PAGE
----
Institutional responses to the pandemic have exacerbated ongoing social injustices, amplified income disparities, increased financial insecurity and tacitly sacrificed working class black, brown and indigenous lives to the white status quo “economy.”
Similarly, government and corporate responses to climate catastrophe have failed to address the disproportionate impact that fires, floods, extreme storms and temperatures have on overburdened communities.
For many folks, it has been trauma upon trauma upon trauma.
Direct and vicarious.
These pervasive crises make us vulnerable to Post Traumatic hypervigilance.
When we are bombarded by frightening experiences and information, it is easy to get stuck on high alert.
In Part One I wrote about how hyper-tracking of social media can reinforce the illusory sense of a permanent, independent, personal self.
Hyper-tracking of social media–and news media–can also trigger and enflame our existing hypervigilance survival strategies.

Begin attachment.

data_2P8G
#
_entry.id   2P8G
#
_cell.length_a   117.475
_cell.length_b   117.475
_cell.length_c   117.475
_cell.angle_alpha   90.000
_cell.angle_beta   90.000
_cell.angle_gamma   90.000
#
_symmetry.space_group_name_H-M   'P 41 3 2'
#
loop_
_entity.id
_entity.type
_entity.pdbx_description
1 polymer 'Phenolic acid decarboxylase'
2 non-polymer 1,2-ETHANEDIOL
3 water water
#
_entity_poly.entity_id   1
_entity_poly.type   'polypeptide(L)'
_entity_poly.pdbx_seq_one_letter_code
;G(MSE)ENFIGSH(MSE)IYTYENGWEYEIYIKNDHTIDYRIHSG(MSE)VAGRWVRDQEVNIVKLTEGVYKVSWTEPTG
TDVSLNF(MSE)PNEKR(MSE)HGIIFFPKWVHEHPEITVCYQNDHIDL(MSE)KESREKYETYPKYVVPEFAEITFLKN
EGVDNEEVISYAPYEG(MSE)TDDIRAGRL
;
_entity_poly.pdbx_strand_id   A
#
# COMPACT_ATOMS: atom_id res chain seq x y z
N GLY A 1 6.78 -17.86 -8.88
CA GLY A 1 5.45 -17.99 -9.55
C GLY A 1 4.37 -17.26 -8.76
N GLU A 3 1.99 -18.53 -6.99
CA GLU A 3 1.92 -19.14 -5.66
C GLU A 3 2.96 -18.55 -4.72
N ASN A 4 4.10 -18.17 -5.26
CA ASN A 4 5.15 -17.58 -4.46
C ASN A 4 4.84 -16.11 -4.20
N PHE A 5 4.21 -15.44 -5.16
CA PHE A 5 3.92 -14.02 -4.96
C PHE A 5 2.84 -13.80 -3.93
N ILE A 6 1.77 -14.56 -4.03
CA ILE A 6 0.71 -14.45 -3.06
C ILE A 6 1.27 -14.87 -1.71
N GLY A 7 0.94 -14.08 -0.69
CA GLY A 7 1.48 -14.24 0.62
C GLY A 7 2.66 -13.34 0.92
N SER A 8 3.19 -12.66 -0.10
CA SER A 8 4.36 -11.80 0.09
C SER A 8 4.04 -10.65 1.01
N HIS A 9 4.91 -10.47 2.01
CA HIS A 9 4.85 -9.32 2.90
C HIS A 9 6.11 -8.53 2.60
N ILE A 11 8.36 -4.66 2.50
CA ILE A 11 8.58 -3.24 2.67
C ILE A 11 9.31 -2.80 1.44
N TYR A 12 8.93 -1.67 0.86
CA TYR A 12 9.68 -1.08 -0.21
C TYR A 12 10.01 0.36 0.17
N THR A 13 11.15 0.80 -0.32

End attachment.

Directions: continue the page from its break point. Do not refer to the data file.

In Part One we looked at how dopamine hooks us into social media.
Doom scrolling is equally seductive.
There is plenty of bad news to scroll, whether local or global:
Covid case numbers, anti-Black and anti-immigrant states of emergency, the epidemic of anti-Asian hate-crimes;
Threats to the lives of Indigenous elders and young women, and the growing number of indigenous children’s remains being discovered, exposing the atrocities at residential schools;
Ongoing political polarization and democratic crises, disastrous weather patterns and collapsing ecologies.